Translation:What were you talking about with my neighbors?
Is there a reason why most of the time czech past is translated as past progressive rather than past simple? It would seem to me that "What did you talk about with my neighbours" has exactly the same meaning.
I thought at first it was just an oversight, but now I wonder if it's maybe due to the perfective/ imperfective verbs?
I hope I'm right, I'm Croat and this is the reason in Croatian, it should also work out for Czech: Slavic languages have specific way of expressing verbal aspect, here verbs often occur in pairs, with two related verbs being used respectively for imperfective and perfective meanings. In English you use different verb tenses to express the duration; for example I talked to my neighbours (short) /I was talking to my neighbours (long). But in Czech (and other Slavic languages) verb "mluvit" means to talk for a long time and that's why we translate it as "was talking, have been talking, etc." I don't know how to say that you talked to someone for a short amount of time, but I truly hope this helped and that I'm right.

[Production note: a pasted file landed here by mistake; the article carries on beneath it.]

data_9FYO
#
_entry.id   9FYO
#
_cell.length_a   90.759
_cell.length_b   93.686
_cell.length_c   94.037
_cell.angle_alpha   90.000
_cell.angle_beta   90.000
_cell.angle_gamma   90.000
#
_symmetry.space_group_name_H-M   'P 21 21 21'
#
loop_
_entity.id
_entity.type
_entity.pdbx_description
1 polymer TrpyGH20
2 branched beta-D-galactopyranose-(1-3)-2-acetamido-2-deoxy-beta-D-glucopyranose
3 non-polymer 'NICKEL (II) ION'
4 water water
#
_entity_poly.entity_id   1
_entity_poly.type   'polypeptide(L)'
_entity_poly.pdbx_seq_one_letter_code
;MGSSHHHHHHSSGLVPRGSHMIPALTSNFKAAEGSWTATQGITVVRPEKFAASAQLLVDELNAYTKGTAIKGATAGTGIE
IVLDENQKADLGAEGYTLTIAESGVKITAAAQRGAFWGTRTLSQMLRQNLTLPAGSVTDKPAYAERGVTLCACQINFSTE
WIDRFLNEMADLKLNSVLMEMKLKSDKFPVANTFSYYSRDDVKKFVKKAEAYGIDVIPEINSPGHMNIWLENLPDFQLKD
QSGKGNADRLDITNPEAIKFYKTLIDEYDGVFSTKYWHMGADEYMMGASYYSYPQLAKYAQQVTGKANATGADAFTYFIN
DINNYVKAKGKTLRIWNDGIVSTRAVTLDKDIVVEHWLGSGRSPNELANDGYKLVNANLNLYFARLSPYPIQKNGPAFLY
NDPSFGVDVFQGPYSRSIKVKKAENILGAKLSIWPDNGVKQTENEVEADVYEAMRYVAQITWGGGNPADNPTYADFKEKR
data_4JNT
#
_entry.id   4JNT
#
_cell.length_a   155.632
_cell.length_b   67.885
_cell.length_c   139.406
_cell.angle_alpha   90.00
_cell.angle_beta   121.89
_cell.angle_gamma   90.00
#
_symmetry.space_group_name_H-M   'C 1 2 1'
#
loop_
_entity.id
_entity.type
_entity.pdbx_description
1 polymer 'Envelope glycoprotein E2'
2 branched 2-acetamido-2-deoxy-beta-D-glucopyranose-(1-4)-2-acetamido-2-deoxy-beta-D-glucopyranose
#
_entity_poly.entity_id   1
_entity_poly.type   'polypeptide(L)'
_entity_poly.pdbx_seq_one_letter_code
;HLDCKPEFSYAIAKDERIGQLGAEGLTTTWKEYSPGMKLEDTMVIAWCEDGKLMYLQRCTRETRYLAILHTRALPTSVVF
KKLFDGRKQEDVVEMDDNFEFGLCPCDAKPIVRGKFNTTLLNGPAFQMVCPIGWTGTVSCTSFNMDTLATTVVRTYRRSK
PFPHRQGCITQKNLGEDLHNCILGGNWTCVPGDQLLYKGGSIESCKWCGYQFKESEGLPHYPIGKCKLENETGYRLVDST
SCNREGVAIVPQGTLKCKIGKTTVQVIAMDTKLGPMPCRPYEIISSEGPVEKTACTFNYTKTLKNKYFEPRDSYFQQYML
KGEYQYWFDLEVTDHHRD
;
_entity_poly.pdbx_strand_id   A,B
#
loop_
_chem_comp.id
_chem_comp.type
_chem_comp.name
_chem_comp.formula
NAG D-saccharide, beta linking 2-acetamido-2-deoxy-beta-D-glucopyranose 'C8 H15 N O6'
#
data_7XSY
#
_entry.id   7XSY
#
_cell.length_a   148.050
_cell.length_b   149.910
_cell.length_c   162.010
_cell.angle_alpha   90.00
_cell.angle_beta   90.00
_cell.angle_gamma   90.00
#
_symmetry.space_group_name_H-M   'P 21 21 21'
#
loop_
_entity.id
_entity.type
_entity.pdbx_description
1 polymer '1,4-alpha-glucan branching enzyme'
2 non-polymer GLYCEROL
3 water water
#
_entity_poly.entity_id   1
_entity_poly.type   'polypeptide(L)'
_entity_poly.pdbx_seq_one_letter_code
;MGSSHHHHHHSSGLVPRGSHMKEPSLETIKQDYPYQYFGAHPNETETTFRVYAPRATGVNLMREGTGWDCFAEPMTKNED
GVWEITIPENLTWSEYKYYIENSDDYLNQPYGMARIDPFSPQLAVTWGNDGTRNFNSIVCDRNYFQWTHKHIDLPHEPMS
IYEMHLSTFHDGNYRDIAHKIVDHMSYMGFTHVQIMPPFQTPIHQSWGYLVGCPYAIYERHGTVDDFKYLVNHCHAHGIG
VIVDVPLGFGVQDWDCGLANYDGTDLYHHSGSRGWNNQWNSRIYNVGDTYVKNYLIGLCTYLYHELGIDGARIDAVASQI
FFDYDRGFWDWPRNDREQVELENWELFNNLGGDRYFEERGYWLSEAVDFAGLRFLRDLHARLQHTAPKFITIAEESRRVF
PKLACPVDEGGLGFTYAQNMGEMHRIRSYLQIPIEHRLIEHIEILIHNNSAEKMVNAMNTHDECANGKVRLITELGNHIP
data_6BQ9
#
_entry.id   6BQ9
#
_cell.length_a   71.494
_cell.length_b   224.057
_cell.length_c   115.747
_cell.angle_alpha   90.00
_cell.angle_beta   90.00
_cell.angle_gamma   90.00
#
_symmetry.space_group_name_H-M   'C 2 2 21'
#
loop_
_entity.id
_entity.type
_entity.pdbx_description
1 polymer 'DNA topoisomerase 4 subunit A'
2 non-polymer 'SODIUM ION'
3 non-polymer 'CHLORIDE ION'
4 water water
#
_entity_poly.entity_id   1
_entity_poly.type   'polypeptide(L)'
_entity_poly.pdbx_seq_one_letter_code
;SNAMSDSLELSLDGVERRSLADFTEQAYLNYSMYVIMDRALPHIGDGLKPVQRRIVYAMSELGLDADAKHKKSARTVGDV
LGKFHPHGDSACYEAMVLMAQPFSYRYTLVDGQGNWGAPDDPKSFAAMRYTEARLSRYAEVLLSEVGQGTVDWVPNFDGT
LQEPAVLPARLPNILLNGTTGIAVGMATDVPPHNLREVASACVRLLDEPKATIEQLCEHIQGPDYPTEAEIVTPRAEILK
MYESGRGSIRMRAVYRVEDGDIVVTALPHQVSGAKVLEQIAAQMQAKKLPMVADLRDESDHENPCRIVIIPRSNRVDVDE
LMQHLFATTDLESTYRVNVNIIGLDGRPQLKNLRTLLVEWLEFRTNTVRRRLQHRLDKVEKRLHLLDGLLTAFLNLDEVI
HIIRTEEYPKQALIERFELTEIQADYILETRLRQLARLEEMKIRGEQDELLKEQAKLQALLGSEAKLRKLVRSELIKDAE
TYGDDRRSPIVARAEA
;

Actually, we were just missing this word order, but we do allow the past simple here. Corrected.
What is the case for "sousedy" here? I do not understand the declination. Thank you.
Why "What have you been talking about with your neighbors" was not accepted?
Mými is "my." See, for example: https://en.wikipedia.org/wiki/Czech_declension#Possessive_pronouns.